ScienceDaily (Dec. 8, 2009) — Long-chain omega-3 fatty acids, primarily found in fish and seafood, may have a role in colorectal cancer prevention, according to results presented at the American Association for Cancer Research Frontiers in Cancer Prevention Research Conference, held Dec. 6-9, 2009, in Houston.
"Experimental data have shown benefits of long-chain omega-3 fatty acids in colorectal carcinogenesis, ranging from reduced tumor growth, suppression of angiogenesis and inhibition of metastasis," said Sangmi Kim, Ph.D., a postdoctoral fellow at the National Institute of Environmental Health Sciences, Research Triangle Park, N.C. "Our finding of inverse association between dietary intakes of long-chain omega-3 fatty acids and distal large bowel cancer in white participants adds additional support to the hypothesis."
Although experimental and clinical data suggest that long-chain omega-3 fatty acids possess anti-neoplastic properties in the colon, epidemiologic data to date has been inconclusive.
Kim and colleagues studied the link between polyunsaturated fatty acid intake and distal large bowel cancer using data from a population-based control study. They recruited 1,509 white participants (716 cancer cases and 787 controls) and 369 black participants (213 cancer cases and 156 controls) using the State Cancer Registry and Division of Motor Vehicles records.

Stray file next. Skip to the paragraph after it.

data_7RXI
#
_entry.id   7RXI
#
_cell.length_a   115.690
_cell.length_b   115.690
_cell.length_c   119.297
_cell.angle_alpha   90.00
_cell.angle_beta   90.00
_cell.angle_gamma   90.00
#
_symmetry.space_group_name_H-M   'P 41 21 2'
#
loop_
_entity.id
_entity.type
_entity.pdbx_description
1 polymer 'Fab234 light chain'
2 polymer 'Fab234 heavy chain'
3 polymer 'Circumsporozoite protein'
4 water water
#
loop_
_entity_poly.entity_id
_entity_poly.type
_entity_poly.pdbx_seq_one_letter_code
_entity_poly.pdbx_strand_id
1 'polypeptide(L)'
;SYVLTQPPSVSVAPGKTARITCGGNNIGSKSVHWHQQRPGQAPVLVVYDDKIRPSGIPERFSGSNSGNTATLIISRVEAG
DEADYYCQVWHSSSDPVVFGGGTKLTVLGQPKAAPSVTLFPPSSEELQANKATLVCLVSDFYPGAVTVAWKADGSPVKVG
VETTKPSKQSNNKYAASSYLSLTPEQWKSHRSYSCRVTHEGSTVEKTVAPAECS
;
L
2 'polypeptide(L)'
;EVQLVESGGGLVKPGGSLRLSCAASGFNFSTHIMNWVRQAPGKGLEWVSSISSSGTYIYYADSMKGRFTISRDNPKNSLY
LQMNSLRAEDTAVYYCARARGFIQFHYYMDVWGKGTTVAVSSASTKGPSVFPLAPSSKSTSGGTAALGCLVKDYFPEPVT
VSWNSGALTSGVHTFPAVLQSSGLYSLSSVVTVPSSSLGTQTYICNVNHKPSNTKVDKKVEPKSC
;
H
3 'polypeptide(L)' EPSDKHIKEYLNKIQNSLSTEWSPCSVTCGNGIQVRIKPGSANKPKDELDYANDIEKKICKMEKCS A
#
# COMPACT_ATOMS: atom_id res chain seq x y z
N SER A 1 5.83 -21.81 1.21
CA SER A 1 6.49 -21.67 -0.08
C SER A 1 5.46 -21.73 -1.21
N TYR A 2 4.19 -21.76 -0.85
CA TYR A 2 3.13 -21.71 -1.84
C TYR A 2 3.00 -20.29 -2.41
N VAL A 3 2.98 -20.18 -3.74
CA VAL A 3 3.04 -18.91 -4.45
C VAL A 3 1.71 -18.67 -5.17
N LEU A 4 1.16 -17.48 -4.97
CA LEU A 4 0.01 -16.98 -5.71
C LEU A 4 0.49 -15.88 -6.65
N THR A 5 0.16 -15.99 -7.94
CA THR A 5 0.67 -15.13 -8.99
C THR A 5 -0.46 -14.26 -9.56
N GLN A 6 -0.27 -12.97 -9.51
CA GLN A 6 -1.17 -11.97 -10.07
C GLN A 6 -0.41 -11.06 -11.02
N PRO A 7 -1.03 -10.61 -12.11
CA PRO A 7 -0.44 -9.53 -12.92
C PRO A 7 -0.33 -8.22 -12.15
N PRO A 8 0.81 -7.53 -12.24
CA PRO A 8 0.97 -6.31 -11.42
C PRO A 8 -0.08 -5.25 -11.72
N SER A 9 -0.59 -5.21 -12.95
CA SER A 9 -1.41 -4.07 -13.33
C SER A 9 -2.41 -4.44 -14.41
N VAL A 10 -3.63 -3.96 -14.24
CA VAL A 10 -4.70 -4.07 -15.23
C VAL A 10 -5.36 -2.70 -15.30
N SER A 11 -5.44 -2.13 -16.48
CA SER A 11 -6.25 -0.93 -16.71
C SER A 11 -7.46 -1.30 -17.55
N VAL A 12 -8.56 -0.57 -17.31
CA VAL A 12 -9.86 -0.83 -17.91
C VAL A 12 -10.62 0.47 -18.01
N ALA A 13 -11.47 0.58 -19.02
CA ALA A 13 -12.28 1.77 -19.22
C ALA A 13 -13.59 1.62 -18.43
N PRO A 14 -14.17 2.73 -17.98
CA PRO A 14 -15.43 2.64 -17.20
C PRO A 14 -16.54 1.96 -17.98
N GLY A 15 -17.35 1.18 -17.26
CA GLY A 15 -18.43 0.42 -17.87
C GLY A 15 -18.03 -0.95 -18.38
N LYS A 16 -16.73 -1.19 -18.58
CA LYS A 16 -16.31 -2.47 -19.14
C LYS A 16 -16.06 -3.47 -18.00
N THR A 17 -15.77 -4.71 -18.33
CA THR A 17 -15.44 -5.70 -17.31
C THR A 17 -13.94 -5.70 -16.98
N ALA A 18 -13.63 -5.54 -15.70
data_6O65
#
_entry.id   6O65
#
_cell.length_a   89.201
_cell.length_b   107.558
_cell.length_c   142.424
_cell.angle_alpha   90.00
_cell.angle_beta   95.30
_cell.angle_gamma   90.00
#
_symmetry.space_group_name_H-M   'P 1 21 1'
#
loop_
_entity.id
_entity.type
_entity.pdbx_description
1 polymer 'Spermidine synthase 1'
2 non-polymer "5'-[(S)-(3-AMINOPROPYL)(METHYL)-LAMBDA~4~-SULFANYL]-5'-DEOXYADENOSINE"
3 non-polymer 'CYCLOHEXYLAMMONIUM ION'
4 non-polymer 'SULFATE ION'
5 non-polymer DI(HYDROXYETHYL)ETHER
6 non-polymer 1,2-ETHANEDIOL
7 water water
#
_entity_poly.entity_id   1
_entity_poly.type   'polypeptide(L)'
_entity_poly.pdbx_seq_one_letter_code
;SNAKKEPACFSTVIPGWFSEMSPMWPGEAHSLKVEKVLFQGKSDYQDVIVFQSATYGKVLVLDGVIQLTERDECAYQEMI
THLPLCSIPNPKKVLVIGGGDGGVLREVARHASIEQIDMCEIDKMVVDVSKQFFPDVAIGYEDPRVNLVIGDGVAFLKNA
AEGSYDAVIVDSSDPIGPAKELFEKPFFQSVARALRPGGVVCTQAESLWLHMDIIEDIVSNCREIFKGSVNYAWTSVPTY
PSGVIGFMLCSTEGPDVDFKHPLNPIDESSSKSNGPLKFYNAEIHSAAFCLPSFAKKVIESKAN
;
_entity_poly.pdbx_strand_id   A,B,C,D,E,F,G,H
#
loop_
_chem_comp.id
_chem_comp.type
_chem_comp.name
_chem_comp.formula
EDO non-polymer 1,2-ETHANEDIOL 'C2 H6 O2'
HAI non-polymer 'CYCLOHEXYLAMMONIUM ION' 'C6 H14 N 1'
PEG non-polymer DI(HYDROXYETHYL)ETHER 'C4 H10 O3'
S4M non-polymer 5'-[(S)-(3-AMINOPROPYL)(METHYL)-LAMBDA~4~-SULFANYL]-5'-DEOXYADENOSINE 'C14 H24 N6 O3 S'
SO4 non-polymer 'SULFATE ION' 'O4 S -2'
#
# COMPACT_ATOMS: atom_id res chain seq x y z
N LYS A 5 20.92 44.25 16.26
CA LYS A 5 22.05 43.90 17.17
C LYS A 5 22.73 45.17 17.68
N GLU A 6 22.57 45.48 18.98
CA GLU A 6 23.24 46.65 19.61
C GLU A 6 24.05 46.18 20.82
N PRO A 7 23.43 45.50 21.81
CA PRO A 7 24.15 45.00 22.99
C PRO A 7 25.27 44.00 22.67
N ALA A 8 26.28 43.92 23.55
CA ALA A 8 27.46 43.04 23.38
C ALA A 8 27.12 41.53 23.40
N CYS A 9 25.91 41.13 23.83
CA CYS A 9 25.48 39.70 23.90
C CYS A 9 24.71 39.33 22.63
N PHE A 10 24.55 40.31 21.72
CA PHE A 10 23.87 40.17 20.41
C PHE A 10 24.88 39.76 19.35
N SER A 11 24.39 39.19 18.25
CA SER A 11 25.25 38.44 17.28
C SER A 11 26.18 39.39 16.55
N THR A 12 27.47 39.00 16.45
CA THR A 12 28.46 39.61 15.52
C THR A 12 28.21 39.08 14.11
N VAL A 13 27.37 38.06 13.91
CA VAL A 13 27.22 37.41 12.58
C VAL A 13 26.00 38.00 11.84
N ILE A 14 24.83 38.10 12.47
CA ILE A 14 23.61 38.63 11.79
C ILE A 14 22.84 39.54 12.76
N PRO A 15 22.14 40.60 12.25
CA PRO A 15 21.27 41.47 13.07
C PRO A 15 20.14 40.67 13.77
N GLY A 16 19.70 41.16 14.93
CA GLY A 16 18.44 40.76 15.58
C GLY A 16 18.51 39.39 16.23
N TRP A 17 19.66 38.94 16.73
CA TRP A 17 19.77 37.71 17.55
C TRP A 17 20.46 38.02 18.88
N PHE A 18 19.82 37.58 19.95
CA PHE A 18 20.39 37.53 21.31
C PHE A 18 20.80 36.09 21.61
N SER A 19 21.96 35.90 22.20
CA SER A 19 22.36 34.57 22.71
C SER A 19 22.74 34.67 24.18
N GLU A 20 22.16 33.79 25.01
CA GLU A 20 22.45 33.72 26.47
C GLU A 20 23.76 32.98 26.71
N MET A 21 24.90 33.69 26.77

Nineteen polyunsaturated fatty acids were assessed using a validated food frequency questionnaire, which included 124 questions on food items. The researchers used the questionnaire to collect information on the frequency and amount of foods typically consumed in the past 12 months. Patients who consumed more long-chain omega-3 fatty acids had a reduced risk of distal large bowel cancer. Compared to the lowest quartile, fat intake in the highest quartile was linked with a 39 percent reduced risk of cancer.
The researchers detected these associations in white participants, but not in black participants.
"We were surprised that the association was not also observed among blacks," Kim said. "We considered several possible explanations but were not able to account for this difference with the data we had. This finding warrants future study, but we should be careful about drawing conclusions about potential racial differences in the benefit from long-chain omega-3 fatty acids from this study."
"An increase in dietary intake of long-chain omega-3 fatty acids, which mainly come from fish and seafood, may be beneficial in the prevention of distal large bowel cancer," Kim said.